From Curb to Doorstep: Driving Efficiencies for Delivering Goods

In a collaboration between Pacific Northwest National Laboratory and the University of Washington’s Urban Freight Lab, a prototype webapp has been developed that combines smart sensors and machine learning to predict parking space availability. The prototype is ready for initial testing to help commercial delivery drivers find open spaces without expending fuel and losing time and patience.

Morristown Medical Center Among 1st to Receive American College of Cardiology Transcatheter Valve Certification

Atlantic Health System’s Morristown Medical Center has received American College of Cardiology (ACC) Transcatheter Valve Certification, a designation of excellence that recognizes demonstrated expertise and commitment in treating patients undergoing transcatheter valve repair and replacement procedures, including transcatheter aortic valve replacement (TAVR).

Earthquake early warnings launch in Washington, completing West Coast-wide ShakeAlert system

The U.S. Geological Survey, the University of Washington-based Pacific Northwest Seismic Network, and state emergency managers on Tuesday, May 4, will activate the system that sends earthquake early warnings throughout Washington state. This completes the rollout of ShakeAlert, an automated system that gives people living in Washington, Oregon and California advance warning of incoming earthquakes.

Reminiscing with confidence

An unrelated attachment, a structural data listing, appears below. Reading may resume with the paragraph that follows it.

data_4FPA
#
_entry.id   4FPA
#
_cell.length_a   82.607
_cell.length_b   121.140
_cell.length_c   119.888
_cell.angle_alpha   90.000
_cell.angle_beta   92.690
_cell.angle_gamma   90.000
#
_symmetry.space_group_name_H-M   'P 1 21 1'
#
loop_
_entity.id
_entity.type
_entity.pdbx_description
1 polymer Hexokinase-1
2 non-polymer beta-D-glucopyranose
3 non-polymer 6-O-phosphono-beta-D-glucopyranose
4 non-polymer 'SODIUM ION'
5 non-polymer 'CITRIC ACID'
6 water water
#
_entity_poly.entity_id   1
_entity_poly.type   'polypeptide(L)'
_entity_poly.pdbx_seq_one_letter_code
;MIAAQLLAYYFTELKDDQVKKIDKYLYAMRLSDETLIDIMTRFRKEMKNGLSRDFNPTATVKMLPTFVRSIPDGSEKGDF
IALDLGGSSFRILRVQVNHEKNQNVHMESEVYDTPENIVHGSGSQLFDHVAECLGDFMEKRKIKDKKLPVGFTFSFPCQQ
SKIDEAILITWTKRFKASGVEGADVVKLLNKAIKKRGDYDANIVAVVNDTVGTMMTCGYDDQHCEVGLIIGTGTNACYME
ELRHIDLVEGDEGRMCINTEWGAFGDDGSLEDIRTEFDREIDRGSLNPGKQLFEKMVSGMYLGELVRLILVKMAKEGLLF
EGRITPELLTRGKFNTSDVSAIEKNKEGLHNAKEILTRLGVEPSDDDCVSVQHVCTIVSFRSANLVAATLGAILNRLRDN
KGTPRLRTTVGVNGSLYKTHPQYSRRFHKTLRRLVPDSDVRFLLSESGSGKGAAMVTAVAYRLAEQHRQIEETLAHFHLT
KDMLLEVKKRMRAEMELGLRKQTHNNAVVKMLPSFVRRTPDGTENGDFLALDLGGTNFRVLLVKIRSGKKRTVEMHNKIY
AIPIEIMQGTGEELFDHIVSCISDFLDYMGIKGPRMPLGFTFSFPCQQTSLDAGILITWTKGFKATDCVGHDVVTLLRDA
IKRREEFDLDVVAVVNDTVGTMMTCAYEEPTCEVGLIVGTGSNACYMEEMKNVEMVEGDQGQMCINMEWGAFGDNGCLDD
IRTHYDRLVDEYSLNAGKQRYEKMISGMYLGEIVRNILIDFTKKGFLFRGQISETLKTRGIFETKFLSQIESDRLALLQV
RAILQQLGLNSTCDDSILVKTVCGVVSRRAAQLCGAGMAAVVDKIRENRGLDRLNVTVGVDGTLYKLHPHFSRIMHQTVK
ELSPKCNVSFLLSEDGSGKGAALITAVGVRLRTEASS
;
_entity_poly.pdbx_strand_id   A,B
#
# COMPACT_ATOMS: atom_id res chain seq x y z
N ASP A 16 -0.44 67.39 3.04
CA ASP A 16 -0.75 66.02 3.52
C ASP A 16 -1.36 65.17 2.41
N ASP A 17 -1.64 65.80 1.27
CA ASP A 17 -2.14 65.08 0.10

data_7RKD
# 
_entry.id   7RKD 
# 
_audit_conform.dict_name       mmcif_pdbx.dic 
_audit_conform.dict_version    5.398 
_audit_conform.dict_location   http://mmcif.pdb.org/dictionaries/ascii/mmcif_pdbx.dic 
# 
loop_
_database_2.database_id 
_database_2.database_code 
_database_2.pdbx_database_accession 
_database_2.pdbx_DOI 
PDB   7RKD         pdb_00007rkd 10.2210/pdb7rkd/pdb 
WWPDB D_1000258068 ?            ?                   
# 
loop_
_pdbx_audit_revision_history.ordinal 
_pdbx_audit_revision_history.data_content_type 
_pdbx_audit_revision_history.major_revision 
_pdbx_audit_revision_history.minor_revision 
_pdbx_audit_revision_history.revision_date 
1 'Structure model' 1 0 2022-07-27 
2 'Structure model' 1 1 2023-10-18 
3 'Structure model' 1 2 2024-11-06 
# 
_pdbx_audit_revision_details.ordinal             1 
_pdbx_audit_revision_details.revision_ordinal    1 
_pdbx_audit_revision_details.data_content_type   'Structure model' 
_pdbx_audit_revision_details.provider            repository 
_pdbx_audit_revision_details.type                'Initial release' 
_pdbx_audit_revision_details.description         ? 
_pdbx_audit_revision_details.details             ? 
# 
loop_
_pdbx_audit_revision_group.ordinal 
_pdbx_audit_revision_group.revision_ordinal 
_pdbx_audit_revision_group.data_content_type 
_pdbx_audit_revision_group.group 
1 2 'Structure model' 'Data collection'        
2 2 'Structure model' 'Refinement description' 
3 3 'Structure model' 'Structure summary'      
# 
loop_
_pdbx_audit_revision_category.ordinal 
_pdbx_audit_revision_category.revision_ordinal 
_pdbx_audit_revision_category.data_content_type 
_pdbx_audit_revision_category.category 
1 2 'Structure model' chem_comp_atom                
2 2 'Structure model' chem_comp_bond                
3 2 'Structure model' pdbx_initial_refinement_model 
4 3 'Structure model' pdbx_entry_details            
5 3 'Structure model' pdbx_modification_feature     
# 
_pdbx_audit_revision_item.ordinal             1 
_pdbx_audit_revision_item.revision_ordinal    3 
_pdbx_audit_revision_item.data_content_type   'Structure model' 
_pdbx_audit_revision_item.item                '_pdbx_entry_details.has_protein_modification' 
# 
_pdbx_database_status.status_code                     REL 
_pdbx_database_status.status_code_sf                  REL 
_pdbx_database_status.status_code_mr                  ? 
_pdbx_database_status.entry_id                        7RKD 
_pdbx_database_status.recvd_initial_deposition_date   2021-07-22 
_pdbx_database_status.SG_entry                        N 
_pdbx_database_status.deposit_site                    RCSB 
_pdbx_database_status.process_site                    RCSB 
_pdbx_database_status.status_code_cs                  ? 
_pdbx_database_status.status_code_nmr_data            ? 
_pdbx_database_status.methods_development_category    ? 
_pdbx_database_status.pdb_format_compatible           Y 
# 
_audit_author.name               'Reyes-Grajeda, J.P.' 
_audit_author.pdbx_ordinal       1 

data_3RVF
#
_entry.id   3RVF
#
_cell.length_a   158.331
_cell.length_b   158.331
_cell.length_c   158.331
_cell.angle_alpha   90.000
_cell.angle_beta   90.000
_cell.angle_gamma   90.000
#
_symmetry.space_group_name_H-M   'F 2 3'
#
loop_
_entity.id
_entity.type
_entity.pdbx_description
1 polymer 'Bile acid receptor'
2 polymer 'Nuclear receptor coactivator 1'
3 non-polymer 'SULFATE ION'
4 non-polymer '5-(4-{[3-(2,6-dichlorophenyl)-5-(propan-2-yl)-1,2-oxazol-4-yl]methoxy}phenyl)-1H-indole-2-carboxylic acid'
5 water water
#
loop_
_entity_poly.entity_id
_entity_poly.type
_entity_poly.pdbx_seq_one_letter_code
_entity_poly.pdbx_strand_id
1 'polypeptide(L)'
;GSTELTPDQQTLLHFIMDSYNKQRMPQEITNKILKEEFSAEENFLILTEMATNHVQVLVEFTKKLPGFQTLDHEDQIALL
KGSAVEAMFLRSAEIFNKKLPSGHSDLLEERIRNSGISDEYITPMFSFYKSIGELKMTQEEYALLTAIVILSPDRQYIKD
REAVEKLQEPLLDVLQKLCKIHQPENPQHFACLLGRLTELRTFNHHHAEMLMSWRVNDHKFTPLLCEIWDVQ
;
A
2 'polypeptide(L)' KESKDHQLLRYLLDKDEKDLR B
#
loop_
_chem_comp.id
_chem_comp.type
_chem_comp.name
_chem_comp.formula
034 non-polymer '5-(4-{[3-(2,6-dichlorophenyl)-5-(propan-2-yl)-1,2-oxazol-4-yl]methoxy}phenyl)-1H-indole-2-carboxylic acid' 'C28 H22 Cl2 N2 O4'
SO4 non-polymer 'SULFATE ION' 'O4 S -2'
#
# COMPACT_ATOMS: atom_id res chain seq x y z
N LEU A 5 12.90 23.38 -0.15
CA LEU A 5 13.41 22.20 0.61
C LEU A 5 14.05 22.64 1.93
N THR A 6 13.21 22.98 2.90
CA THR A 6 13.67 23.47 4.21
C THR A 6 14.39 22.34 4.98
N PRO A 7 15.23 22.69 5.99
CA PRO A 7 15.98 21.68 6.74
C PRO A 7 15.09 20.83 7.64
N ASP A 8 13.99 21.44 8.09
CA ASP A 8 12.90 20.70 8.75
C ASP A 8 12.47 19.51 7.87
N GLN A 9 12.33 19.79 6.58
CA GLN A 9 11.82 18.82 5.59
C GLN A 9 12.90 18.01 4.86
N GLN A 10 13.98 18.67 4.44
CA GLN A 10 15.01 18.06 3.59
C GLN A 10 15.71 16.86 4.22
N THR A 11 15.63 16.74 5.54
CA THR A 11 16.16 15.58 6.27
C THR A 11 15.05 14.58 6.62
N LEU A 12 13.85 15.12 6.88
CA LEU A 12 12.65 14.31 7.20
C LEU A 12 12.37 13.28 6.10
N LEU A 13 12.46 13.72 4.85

Sounds like crickets chirping and the taste of warm buckwheat pancakes can spark the senses of people with dementia — a fact faculty and students at WVU used to develop a way for those people to experience parts of their cultural past and to relieve stress for their caregivers.

Bringing medical AI closer to reality

For AI to continue to transform cancer diagnoses, researchers will have to prove that the success of their machine-learning tools can be reproduced from site to site and among different patient populations. Biomedical engineering researchers at Case Western Reserve University say they doing just that. They say they have demonstrated that their novel algorithms for distinguishing between benign and malignant lung cancer nodules on CT scan images from one site can now be successfully reproduced with patients from other sites and locations.

Helping humans heal

In a lab on the upper floors of Engineering Hall, something is growing. It’s not a plant. And it’s not an animal. What Ronke Olabisi is growing in her lab is us. From new skin and retinal tissue to hearts and livers, she’s developing the tools to rebuild and repair the human body. A UCI assistant professor of biomedical engineering, Olabisi has been working with regenerative tissue for the better part of seven years, using a hydrogel based on polyethylene glycol diacrylate.

How to Check Your Nails for Melanoma

When checking the body for signs of skin cancer, many people may only think to check their skin. However, board-certified dermatologists from the American Academy of Dermatology say it’s important to check the nails, too. Although rare, skin cancer, including melanoma — the deadliest form of skin cancer — can develop under and around the fingernails and toenails.

Rush Health Partners with Oswego School District 308

Rush University System for Health entered into an agreement with Oswego Community Unit School District 308 to provide employees in the district’s health plan with discounted rates for medical services. The district plans to cover most out-of-pocket expenses (co-pays and deductibles) for care received at Rush.